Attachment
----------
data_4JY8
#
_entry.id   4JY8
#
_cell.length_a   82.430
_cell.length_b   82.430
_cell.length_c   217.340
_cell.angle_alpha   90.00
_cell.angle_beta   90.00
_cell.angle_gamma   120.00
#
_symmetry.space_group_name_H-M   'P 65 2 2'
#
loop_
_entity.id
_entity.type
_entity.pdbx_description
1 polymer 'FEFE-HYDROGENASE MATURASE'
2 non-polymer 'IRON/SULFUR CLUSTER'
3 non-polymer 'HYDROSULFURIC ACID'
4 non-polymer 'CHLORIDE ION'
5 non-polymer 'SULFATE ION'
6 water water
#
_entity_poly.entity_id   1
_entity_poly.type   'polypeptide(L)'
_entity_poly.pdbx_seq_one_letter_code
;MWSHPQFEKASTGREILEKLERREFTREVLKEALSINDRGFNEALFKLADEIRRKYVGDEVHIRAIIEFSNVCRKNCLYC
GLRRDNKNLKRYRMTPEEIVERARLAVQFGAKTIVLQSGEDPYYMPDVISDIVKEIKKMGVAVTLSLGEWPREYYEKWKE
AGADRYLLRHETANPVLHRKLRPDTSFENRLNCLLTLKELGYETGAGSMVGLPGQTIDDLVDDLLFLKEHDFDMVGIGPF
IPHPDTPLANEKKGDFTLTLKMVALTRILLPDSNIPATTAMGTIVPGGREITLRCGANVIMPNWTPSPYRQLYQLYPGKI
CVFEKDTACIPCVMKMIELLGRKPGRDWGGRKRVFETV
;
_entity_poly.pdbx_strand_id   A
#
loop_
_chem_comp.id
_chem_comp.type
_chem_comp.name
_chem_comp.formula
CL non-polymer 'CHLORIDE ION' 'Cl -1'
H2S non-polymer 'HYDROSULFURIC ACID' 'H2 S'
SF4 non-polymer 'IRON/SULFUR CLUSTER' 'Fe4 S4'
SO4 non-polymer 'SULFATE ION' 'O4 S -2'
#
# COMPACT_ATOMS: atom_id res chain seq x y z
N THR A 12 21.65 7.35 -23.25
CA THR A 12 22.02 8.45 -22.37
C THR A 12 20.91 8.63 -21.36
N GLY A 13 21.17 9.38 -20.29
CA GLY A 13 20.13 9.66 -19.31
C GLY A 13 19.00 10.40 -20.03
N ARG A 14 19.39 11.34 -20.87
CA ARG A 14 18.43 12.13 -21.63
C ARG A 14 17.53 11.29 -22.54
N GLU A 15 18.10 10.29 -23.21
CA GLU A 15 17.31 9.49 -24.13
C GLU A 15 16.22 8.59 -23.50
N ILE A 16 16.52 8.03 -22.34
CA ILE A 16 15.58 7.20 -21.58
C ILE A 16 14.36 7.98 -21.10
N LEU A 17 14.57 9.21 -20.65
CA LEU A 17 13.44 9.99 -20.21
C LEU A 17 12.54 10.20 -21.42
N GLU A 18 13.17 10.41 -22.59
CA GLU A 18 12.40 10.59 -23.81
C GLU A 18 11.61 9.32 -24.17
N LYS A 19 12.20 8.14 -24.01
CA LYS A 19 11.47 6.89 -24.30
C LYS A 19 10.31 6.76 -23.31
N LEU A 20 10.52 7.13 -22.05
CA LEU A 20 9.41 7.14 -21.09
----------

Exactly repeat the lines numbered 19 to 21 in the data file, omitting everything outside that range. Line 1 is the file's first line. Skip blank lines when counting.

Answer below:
2 non-polymer 'IRON/SULFUR CLUSTER'
3 non-polymer 'HYDROSULFURIC ACID'
4 non-polymer 'CHLORIDE ION'